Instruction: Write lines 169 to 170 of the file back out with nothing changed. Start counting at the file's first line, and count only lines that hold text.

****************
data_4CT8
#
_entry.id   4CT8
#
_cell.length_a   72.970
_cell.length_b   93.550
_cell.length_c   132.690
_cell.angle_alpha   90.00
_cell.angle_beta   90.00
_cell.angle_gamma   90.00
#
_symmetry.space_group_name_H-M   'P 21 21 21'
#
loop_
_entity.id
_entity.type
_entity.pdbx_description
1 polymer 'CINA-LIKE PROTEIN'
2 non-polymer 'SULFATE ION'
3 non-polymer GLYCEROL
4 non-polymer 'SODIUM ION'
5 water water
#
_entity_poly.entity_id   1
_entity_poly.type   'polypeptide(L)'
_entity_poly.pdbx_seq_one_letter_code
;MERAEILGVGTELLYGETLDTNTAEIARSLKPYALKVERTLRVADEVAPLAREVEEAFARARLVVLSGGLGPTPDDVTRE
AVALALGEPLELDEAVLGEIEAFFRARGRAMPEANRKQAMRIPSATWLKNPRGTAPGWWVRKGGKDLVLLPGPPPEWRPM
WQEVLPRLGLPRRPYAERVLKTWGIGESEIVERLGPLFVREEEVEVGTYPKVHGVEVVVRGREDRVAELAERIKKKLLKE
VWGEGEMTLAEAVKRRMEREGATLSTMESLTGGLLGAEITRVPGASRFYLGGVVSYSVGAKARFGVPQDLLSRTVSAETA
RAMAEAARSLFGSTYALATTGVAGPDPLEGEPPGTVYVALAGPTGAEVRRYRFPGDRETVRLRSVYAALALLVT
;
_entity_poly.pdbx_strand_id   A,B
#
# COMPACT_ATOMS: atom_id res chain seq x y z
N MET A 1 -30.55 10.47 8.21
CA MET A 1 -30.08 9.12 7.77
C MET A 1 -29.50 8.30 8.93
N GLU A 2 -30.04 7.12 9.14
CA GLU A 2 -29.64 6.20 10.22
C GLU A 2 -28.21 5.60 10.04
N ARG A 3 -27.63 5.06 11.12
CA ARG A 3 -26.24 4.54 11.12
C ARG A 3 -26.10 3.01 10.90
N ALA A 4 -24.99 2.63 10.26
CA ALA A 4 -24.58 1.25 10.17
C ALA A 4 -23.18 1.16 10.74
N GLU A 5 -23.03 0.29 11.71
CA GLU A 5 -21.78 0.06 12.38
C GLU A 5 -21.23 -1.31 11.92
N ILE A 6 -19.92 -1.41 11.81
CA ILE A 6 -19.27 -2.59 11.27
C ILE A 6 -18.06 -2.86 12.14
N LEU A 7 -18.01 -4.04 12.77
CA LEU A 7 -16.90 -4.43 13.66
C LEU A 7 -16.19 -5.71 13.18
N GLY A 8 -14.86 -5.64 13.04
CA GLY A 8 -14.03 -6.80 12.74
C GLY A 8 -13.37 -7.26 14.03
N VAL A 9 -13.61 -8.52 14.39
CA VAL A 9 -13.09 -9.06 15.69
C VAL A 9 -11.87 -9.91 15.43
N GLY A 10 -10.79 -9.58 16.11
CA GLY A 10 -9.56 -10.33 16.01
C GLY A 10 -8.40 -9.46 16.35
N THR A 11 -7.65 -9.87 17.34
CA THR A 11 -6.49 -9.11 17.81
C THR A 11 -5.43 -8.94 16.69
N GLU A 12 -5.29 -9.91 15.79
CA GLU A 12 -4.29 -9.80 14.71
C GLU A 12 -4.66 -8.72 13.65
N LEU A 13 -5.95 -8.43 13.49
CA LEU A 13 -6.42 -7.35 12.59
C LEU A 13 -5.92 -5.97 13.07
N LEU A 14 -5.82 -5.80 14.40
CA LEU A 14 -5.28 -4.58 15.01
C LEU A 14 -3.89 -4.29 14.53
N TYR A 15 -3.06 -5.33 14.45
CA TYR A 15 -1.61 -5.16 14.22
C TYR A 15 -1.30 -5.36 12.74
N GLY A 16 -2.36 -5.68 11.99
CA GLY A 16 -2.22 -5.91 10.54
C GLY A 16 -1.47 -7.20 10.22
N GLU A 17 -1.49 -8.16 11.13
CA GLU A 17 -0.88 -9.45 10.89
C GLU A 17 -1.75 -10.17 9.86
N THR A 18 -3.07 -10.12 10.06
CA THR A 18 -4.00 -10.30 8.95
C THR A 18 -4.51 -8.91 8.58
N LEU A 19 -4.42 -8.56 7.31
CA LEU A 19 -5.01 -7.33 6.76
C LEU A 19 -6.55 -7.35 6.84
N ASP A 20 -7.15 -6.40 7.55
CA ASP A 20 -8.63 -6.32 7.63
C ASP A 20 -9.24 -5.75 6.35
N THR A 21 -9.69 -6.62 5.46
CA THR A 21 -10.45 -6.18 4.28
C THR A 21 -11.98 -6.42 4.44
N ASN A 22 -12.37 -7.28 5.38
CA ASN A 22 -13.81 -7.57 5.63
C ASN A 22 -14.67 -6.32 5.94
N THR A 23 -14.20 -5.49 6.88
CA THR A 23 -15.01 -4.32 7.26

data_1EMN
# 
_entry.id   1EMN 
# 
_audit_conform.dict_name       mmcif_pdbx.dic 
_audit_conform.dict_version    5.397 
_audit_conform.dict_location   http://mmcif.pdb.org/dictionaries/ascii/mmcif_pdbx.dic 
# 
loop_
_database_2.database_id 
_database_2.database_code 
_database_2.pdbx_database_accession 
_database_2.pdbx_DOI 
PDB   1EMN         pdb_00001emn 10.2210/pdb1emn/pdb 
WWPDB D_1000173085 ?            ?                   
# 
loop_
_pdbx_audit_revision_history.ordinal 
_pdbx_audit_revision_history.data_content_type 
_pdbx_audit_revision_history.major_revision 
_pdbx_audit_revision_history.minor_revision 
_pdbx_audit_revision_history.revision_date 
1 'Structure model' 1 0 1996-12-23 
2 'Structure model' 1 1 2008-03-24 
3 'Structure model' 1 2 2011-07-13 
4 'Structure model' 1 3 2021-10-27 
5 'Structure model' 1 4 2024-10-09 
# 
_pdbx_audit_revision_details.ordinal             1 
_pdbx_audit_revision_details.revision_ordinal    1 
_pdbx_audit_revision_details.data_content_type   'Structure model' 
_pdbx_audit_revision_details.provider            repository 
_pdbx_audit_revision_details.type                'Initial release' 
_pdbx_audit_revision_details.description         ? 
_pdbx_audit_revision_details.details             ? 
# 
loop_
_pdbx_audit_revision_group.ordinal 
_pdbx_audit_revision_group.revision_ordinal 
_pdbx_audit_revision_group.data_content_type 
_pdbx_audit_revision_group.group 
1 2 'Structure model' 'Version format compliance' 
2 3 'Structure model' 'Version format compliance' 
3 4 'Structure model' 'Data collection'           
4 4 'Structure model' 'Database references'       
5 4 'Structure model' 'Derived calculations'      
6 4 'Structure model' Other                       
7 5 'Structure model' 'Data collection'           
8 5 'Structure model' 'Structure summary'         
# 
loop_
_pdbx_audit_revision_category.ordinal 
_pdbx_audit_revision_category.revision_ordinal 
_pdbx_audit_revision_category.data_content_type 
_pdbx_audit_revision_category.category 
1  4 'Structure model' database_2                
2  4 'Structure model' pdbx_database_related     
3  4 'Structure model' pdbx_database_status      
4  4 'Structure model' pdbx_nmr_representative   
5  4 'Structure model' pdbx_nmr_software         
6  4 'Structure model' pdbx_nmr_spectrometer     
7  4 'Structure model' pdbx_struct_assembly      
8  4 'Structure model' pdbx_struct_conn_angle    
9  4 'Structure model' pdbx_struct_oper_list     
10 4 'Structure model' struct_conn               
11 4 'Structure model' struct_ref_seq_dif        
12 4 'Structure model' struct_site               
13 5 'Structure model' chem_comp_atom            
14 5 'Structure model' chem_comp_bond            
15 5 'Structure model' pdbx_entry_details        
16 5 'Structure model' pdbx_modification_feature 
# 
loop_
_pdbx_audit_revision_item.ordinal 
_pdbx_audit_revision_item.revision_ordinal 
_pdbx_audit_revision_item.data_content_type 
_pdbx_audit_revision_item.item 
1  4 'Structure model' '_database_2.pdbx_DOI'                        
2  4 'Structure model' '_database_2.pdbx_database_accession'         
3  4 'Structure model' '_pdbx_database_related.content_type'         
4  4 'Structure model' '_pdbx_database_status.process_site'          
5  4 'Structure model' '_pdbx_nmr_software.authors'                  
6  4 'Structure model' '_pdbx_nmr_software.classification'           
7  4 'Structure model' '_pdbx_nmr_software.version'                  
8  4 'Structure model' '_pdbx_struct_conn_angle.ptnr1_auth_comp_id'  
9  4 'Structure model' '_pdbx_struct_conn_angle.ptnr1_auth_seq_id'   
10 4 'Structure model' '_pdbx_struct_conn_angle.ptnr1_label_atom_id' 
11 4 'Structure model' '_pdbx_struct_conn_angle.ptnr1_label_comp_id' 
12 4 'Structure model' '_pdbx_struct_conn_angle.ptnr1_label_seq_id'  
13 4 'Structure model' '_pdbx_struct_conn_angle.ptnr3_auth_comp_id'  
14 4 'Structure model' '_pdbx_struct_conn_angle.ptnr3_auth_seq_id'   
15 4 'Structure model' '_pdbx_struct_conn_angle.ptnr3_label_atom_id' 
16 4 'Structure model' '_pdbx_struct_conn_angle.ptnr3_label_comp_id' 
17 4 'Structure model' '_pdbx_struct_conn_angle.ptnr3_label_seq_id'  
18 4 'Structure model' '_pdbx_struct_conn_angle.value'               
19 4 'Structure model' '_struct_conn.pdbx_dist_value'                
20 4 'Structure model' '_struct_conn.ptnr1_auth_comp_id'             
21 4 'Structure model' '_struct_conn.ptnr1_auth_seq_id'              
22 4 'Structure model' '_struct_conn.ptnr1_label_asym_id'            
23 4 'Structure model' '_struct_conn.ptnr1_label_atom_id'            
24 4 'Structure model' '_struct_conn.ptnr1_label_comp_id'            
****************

11 4 'Structure model' struct_ref_seq_dif        
12 4 'Structure model' struct_site               